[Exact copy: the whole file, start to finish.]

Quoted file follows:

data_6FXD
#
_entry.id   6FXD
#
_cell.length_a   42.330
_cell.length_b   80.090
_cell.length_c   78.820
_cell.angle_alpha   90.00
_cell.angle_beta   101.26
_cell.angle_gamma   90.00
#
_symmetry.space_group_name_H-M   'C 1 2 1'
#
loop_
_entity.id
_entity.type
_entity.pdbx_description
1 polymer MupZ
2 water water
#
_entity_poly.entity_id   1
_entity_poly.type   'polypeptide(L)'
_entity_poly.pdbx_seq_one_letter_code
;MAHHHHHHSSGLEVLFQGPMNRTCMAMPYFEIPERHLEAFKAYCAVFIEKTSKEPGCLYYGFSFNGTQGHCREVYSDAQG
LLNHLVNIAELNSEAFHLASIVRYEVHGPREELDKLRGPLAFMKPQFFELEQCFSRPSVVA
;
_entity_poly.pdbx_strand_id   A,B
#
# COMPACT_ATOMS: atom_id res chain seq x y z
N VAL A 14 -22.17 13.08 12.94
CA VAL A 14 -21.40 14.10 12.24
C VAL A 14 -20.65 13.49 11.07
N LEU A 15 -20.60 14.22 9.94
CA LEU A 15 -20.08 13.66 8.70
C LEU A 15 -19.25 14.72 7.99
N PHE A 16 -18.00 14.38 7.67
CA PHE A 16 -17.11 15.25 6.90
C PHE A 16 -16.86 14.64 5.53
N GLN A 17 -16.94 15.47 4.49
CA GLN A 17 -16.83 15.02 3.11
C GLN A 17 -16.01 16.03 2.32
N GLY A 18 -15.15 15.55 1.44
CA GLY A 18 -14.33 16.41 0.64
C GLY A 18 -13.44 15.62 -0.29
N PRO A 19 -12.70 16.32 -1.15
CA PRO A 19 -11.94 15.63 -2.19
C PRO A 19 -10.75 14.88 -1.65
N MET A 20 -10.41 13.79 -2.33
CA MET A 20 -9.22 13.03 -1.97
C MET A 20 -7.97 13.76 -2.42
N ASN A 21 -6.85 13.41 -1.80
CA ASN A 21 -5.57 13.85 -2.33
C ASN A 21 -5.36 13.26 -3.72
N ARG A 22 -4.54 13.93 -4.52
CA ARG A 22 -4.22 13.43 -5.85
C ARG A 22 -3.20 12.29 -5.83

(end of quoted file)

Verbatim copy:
data_6FXD
#
_entry.id   6FXD
#
_cell.length_a   42.330
_cell.length_b   80.090
_cell.length_c   78.820
_cell.angle_alpha   90.00
_cell.angle_beta   101.26
_cell.angle_gamma   90.00
#
_symmetry.space_group_name_H-M   'C 1 2 1'
#
loop_
_entity.id
_entity.type
_entity.pdbx_description
1 polymer MupZ
2 water water
#
_entity_poly.entity_id   1
_entity_poly.type   'polypeptide(L)'
_entity_poly.pdbx_seq_one_letter_code
;MAHHHHHHSSGLEVLFQGPMNRTCMAMPYFEIPERHLEAFKAYCAVFIEKTSKEPGCLYYGFSFNGTQGHCREVYSDAQG
LLNHLVNIAELNSEAFHLASIVRYEVHGPREELDKLRGPLAFMKPQFFELEQCFSRPSVVA
;
_entity_poly.pdbx_strand_id   A,B
#
# COMPACT_ATOMS: atom_id res chain seq x y z
N VAL A 14 -22.17 13.08 12.94
CA VAL A 14 -21.40 14.10 12.24
C VAL A 14 -20.65 13.49 11.07
N LEU A 15 -20.60 14.22 9.94
CA LEU A 15 -20.08 13.66 8.70
C LEU A 15 -19.25 14.72 7.99
N PHE A 16 -18.00 14.38 7.67
CA PHE A 16 -17.11 15.25 6.90
C PHE A 16 -16.86 14.64 5.53
N GLN A 17 -16.94 15.47 4.49
CA GLN A 17 -16.83 15.02 3.11
C GLN A 17 -16.01 16.03 2.32
N GLY A 18 -15.15 15.55 1.44
CA GLY A 18 -14.33 16.41 0.64
C GLY A 18 -13.44 15.62 -0.29
N PRO A 19 -12.70 16.32 -1.15
CA PRO A 19 -11.94 15.63 -2.19
C PRO A 19 -10.75 14.88 -1.65
N MET A 20 -10.41 13.79 -2.33
CA MET A 20 -9.22 13.03 -1.97
C MET A 20 -7.97 13.76 -2.42
N ASN A 21 -6.85 13.41 -1.80
CA ASN A 21 -5.57 13.85 -2.33
C ASN A 21 -5.36 13.26 -3.72
N ARG A 22 -4.54 13.93 -4.52
CA ARG A 22 -4.22 13.43 -5.85
C ARG A 22 -3.20 12.29 -5.83